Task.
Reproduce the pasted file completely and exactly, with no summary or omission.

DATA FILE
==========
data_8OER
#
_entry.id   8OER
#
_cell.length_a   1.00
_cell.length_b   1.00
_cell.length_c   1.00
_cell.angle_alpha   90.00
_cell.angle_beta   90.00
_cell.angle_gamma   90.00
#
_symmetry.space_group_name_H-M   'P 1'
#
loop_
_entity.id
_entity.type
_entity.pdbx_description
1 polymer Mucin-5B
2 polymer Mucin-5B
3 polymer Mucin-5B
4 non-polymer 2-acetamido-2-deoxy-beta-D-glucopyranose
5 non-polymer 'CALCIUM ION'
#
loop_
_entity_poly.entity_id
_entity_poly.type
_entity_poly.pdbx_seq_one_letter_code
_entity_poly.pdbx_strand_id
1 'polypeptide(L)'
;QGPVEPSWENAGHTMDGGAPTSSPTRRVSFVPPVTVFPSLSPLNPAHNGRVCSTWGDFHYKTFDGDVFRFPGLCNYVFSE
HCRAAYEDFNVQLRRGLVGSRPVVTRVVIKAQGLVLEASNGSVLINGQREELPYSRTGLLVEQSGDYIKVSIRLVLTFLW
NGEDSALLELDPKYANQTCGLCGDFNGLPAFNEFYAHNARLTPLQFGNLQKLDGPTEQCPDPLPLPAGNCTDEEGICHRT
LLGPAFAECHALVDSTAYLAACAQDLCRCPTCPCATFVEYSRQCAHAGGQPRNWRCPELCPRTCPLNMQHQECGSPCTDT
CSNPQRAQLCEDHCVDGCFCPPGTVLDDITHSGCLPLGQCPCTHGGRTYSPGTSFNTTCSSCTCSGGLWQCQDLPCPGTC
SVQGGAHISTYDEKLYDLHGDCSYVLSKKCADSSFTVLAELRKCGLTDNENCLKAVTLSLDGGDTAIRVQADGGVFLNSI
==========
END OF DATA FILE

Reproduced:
data_8OER
#
_entry.id   8OER
#
_cell.length_a   1.00
_cell.length_b   1.00
_cell.length_c   1.00
_cell.angle_alpha   90.00
_cell.angle_beta   90.00
_cell.angle_gamma   90.00
#
_symmetry.space_group_name_H-M   'P 1'
#
loop_
_entity.id
_entity.type
_entity.pdbx_description
1 polymer Mucin-5B
2 polymer Mucin-5B
3 polymer Mucin-5B
4 non-polymer 2-acetamido-2-deoxy-beta-D-glucopyranose
5 non-polymer 'CALCIUM ION'
#
loop_
_entity_poly.entity_id
_entity_poly.type
_entity_poly.pdbx_seq_one_letter_code
_entity_poly.pdbx_strand_id
1 'polypeptide(L)'
;QGPVEPSWENAGHTMDGGAPTSSPTRRVSFVPPVTVFPSLSPLNPAHNGRVCSTWGDFHYKTFDGDVFRFPGLCNYVFSE
HCRAAYEDFNVQLRRGLVGSRPVVTRVVIKAQGLVLEASNGSVLINGQREELPYSRTGLLVEQSGDYIKVSIRLVLTFLW
NGEDSALLELDPKYANQTCGLCGDFNGLPAFNEFYAHNARLTPLQFGNLQKLDGPTEQCPDPLPLPAGNCTDEEGICHRT
LLGPAFAECHALVDSTAYLAACAQDLCRCPTCPCATFVEYSRQCAHAGGQPRNWRCPELCPRTCPLNMQHQECGSPCTDT
CSNPQRAQLCEDHCVDGCFCPPGTVLDDITHSGCLPLGQCPCTHGGRTYSPGTSFNTTCSSCTCSGGLWQCQDLPCPGTC
SVQGGAHISTYDEKLYDLHGDCSYVLSKKCADSSFTVLAELRKCGLTDNENCLKAVTLSLDGGDTAIRVQADGGVFLNSI